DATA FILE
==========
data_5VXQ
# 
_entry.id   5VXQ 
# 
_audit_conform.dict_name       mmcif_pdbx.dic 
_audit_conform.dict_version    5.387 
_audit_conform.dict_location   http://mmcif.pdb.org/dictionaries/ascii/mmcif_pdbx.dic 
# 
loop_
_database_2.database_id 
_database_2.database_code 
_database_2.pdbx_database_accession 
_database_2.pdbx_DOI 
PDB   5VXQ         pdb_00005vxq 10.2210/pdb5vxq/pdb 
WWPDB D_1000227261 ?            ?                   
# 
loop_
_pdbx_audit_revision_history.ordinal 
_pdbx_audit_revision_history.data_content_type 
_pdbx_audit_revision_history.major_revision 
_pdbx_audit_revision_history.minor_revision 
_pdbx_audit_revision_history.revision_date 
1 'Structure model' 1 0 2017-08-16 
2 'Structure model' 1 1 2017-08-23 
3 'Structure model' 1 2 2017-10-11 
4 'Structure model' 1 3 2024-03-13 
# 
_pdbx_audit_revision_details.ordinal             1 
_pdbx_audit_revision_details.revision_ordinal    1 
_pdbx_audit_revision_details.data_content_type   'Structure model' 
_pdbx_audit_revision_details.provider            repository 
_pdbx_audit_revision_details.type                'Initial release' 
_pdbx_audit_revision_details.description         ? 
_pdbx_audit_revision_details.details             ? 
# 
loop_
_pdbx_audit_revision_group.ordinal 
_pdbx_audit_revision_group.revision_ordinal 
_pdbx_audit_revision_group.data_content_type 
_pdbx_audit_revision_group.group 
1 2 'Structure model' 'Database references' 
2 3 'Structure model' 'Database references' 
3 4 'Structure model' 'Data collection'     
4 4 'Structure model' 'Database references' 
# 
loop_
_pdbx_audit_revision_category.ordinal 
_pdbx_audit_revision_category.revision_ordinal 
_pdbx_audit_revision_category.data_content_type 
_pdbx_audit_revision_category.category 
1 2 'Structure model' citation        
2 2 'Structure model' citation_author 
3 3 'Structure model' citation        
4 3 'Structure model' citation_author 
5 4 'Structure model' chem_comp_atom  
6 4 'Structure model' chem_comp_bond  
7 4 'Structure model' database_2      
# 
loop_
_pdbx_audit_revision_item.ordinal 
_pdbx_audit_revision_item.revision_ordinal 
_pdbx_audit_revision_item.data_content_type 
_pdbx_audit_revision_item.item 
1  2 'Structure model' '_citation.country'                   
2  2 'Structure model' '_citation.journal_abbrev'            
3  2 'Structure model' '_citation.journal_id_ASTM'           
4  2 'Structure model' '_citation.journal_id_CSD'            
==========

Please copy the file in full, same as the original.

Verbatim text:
data_5VXQ
# 
_entry.id   5VXQ 
# 
_audit_conform.dict_name       mmcif_pdbx.dic 
_audit_conform.dict_version    5.387 
_audit_conform.dict_location   http://mmcif.pdb.org/dictionaries/ascii/mmcif_pdbx.dic 
# 
loop_
_database_2.database_id 
_database_2.database_code 
_database_2.pdbx_database_accession 
_database_2.pdbx_DOI 
PDB   5VXQ         pdb_00005vxq 10.2210/pdb5vxq/pdb 
WWPDB D_1000227261 ?            ?                   
# 
loop_
_pdbx_audit_revision_history.ordinal 
_pdbx_audit_revision_history.data_content_type 
_pdbx_audit_revision_history.major_revision 
_pdbx_audit_revision_history.minor_revision 
_pdbx_audit_revision_history.revision_date 
1 'Structure model' 1 0 2017-08-16 
2 'Structure model' 1 1 2017-08-23 
3 'Structure model' 1 2 2017-10-11 
4 'Structure model' 1 3 2024-03-13 
# 
_pdbx_audit_revision_details.ordinal             1 
_pdbx_audit_revision_details.revision_ordinal    1 
_pdbx_audit_revision_details.data_content_type   'Structure model' 
_pdbx_audit_revision_details.provider            repository 
_pdbx_audit_revision_details.type                'Initial release' 
_pdbx_audit_revision_details.description         ? 
_pdbx_audit_revision_details.details             ? 
# 
loop_
_pdbx_audit_revision_group.ordinal 
_pdbx_audit_revision_group.revision_ordinal 
_pdbx_audit_revision_group.data_content_type 
_pdbx_audit_revision_group.group 
1 2 'Structure model' 'Database references' 
2 3 'Structure model' 'Database references' 
3 4 'Structure model' 'Data collection'     
4 4 'Structure model' 'Database references' 
# 
loop_
_pdbx_audit_revision_category.ordinal 
_pdbx_audit_revision_category.revision_ordinal 
_pdbx_audit_revision_category.data_content_type 
_pdbx_audit_revision_category.category 
1 2 'Structure model' citation        
2 2 'Structure model' citation_author 
3 3 'Structure model' citation        
4 3 'Structure model' citation_author 
5 4 'Structure model' chem_comp_atom  
6 4 'Structure model' chem_comp_bond  
7 4 'Structure model' database_2      
# 
loop_
_pdbx_audit_revision_item.ordinal 
_pdbx_audit_revision_item.revision_ordinal 
_pdbx_audit_revision_item.data_content_type 
_pdbx_audit_revision_item.item 
1  2 'Structure model' '_citation.country'                   
2  2 'Structure model' '_citation.journal_abbrev'            
3  2 'Structure model' '_citation.journal_id_ASTM'           
4  2 'Structure model' '_citation.journal_id_CSD'            